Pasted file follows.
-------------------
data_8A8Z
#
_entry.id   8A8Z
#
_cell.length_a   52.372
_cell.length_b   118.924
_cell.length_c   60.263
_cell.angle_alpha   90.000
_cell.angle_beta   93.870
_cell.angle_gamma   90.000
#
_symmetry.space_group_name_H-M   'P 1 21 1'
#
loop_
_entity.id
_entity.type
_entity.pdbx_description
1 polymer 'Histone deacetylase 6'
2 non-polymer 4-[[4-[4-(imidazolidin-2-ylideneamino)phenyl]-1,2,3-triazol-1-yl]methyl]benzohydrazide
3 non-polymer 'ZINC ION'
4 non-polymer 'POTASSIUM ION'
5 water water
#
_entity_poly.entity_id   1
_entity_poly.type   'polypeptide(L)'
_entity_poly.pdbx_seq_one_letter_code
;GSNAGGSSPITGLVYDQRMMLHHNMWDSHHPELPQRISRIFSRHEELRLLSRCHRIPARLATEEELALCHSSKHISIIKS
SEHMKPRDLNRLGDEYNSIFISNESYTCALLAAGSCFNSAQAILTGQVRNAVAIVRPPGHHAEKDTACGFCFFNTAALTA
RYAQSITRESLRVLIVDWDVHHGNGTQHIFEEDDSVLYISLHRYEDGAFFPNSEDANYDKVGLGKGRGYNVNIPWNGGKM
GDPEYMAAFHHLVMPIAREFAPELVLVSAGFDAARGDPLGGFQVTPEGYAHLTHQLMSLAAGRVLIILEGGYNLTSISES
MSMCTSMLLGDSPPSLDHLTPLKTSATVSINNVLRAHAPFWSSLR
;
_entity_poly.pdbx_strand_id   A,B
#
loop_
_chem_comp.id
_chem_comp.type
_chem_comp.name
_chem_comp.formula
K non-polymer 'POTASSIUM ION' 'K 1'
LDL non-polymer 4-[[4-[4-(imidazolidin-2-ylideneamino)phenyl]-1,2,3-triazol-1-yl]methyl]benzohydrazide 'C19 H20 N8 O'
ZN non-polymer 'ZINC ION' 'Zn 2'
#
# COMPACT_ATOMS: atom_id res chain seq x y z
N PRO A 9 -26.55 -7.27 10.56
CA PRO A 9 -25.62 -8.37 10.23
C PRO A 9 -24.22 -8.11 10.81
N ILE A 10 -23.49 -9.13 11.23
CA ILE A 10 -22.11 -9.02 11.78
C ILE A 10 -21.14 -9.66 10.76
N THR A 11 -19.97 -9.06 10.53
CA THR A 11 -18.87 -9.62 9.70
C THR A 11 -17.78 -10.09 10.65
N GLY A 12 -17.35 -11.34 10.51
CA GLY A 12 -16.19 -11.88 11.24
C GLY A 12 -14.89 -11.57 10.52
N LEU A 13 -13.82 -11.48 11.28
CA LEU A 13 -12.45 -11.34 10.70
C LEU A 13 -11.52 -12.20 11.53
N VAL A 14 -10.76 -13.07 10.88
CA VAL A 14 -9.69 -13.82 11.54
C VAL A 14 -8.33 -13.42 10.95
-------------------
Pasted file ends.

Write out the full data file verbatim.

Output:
data_8A8Z
#
_entry.id   8A8Z
#
_cell.length_a   52.372
_cell.length_b   118.924
_cell.length_c   60.263
_cell.angle_alpha   90.000
_cell.angle_beta   93.870
_cell.angle_gamma   90.000
#
_symmetry.space_group_name_H-M   'P 1 21 1'
#
loop_
_entity.id
_entity.type
_entity.pdbx_description
1 polymer 'Histone deacetylase 6'
2 non-polymer 4-[[4-[4-(imidazolidin-2-ylideneamino)phenyl]-1,2,3-triazol-1-yl]methyl]benzohydrazide
3 non-polymer 'ZINC ION'
4 non-polymer 'POTASSIUM ION'
5 water water
#
_entity_poly.entity_id   1
_entity_poly.type   'polypeptide(L)'
_entity_poly.pdbx_seq_one_letter_code
;GSNAGGSSPITGLVYDQRMMLHHNMWDSHHPELPQRISRIFSRHEELRLLSRCHRIPARLATEEELALCHSSKHISIIKS
SEHMKPRDLNRLGDEYNSIFISNESYTCALLAAGSCFNSAQAILTGQVRNAVAIVRPPGHHAEKDTACGFCFFNTAALTA
RYAQSITRESLRVLIVDWDVHHGNGTQHIFEEDDSVLYISLHRYEDGAFFPNSEDANYDKVGLGKGRGYNVNIPWNGGKM
GDPEYMAAFHHLVMPIAREFAPELVLVSAGFDAARGDPLGGFQVTPEGYAHLTHQLMSLAAGRVLIILEGGYNLTSISES
MSMCTSMLLGDSPPSLDHLTPLKTSATVSINNVLRAHAPFWSSLR
;
_entity_poly.pdbx_strand_id   A,B
#
loop_
_chem_comp.id
_chem_comp.type
_chem_comp.name
_chem_comp.formula
K non-polymer 'POTASSIUM ION' 'K 1'
LDL non-polymer 4-[[4-[4-(imidazolidin-2-ylideneamino)phenyl]-1,2,3-triazol-1-yl]methyl]benzohydrazide 'C19 H20 N8 O'
ZN non-polymer 'ZINC ION' 'Zn 2'
#
# COMPACT_ATOMS: atom_id res chain seq x y z
N PRO A 9 -26.55 -7.27 10.56
CA PRO A 9 -25.62 -8.37 10.23
C PRO A 9 -24.22 -8.11 10.81
N ILE A 10 -23.49 -9.13 11.23
CA ILE A 10 -22.11 -9.02 11.78
C ILE A 10 -21.14 -9.66 10.76
N THR A 11 -19.97 -9.06 10.53
CA THR A 11 -18.87 -9.62 9.70
C THR A 11 -17.78 -10.09 10.65
N GLY A 12 -17.35 -11.34 10.51
CA GLY A 12 -16.19 -11.88 11.24
C GLY A 12 -14.89 -11.57 10.52
N LEU A 13 -13.82 -11.48 11.28
CA LEU A 13 -12.45 -11.34 10.70
C LEU A 13 -11.52 -12.20 11.53
N VAL A 14 -10.76 -13.07 10.88
CA VAL A 14 -9.69 -13.82 11.54
C VAL A 14 -8.33 -13.42 10.95